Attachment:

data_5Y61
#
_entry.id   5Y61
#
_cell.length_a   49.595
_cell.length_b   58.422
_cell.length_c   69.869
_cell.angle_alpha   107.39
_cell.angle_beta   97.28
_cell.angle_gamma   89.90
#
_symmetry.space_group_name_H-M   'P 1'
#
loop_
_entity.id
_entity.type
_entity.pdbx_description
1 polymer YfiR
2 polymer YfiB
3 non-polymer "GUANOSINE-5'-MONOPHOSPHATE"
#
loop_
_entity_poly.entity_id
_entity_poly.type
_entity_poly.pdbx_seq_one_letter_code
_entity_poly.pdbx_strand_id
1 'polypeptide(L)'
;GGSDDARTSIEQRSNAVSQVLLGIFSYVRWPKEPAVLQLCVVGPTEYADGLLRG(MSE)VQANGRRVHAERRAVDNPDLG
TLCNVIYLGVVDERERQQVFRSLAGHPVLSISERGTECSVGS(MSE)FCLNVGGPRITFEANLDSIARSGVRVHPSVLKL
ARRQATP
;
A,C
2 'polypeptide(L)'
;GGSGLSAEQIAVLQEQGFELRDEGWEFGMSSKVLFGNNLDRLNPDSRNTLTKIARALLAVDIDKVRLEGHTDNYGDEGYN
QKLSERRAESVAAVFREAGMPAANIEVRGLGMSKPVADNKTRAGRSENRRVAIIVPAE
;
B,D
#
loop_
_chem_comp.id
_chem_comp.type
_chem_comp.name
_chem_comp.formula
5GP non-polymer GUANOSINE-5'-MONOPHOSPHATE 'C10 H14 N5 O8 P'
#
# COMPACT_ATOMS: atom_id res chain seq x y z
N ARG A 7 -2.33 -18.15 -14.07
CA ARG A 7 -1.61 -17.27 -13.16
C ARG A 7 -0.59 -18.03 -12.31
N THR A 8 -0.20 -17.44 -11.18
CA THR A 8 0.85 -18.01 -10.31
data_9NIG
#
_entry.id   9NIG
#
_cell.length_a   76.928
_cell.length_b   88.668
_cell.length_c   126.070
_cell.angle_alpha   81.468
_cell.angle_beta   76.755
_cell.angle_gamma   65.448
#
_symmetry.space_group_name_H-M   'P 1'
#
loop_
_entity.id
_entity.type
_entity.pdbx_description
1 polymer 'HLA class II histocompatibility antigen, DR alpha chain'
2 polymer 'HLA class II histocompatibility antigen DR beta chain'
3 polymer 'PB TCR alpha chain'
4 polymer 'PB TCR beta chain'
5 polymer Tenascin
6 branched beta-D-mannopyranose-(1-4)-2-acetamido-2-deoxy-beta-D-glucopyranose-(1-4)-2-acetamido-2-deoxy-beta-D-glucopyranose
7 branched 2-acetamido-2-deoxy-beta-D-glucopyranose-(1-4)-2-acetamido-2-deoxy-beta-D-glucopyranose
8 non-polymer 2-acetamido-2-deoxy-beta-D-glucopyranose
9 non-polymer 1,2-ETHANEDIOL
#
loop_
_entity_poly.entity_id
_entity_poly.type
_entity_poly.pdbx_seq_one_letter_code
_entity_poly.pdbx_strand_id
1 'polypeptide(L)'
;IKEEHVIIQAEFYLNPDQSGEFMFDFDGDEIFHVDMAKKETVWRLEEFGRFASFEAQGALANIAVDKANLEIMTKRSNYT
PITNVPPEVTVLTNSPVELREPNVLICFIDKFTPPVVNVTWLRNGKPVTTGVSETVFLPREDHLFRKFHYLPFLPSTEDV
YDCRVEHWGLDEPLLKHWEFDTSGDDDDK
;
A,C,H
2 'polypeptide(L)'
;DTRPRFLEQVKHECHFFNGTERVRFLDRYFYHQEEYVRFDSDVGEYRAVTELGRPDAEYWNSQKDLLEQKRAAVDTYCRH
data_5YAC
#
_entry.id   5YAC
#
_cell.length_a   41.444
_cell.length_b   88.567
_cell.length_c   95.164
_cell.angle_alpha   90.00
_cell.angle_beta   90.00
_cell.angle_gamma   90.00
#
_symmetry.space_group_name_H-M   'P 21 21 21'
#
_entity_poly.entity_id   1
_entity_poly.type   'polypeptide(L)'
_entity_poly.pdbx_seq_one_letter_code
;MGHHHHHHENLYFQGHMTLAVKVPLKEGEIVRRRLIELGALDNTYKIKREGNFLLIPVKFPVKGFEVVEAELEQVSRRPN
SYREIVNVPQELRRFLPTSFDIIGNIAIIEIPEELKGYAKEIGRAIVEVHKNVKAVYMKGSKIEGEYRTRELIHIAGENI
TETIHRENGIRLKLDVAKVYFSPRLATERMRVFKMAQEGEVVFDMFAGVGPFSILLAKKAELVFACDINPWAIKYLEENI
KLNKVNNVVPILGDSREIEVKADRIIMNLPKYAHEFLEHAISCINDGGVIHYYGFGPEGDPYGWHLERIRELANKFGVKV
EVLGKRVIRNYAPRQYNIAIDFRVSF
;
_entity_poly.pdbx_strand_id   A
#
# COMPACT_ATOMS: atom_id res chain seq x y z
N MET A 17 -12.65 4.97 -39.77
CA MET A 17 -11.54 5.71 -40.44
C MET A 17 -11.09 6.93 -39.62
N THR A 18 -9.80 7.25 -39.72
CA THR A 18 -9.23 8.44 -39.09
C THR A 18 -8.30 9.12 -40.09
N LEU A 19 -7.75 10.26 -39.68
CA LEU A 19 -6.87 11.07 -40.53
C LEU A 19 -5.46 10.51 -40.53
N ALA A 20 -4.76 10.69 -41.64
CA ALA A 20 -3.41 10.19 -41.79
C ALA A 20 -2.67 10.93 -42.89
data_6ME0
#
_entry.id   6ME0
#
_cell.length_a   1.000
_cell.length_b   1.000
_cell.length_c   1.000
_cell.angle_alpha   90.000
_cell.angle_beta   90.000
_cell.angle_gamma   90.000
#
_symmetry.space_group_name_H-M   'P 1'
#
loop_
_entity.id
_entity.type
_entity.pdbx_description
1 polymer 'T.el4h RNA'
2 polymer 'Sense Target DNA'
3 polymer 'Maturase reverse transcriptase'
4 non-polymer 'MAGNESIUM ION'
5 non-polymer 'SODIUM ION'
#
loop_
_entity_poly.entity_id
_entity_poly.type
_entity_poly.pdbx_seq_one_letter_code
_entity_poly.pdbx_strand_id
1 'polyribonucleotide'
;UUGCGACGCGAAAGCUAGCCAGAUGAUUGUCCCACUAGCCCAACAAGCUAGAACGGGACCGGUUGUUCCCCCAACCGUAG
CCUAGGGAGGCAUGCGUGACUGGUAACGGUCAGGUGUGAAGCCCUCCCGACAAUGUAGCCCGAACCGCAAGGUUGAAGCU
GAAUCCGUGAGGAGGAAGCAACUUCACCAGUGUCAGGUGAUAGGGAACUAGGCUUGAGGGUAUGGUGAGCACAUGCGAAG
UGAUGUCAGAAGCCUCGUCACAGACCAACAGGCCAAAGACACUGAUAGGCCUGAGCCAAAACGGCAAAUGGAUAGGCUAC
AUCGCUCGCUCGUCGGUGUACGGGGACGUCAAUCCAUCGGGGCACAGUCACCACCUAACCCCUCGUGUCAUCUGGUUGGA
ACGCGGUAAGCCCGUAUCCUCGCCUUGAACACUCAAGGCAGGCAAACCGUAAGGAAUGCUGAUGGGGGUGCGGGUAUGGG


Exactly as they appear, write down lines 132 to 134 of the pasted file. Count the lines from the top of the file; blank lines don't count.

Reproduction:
#
_cell.length_a   1.000
_cell.length_b   1.000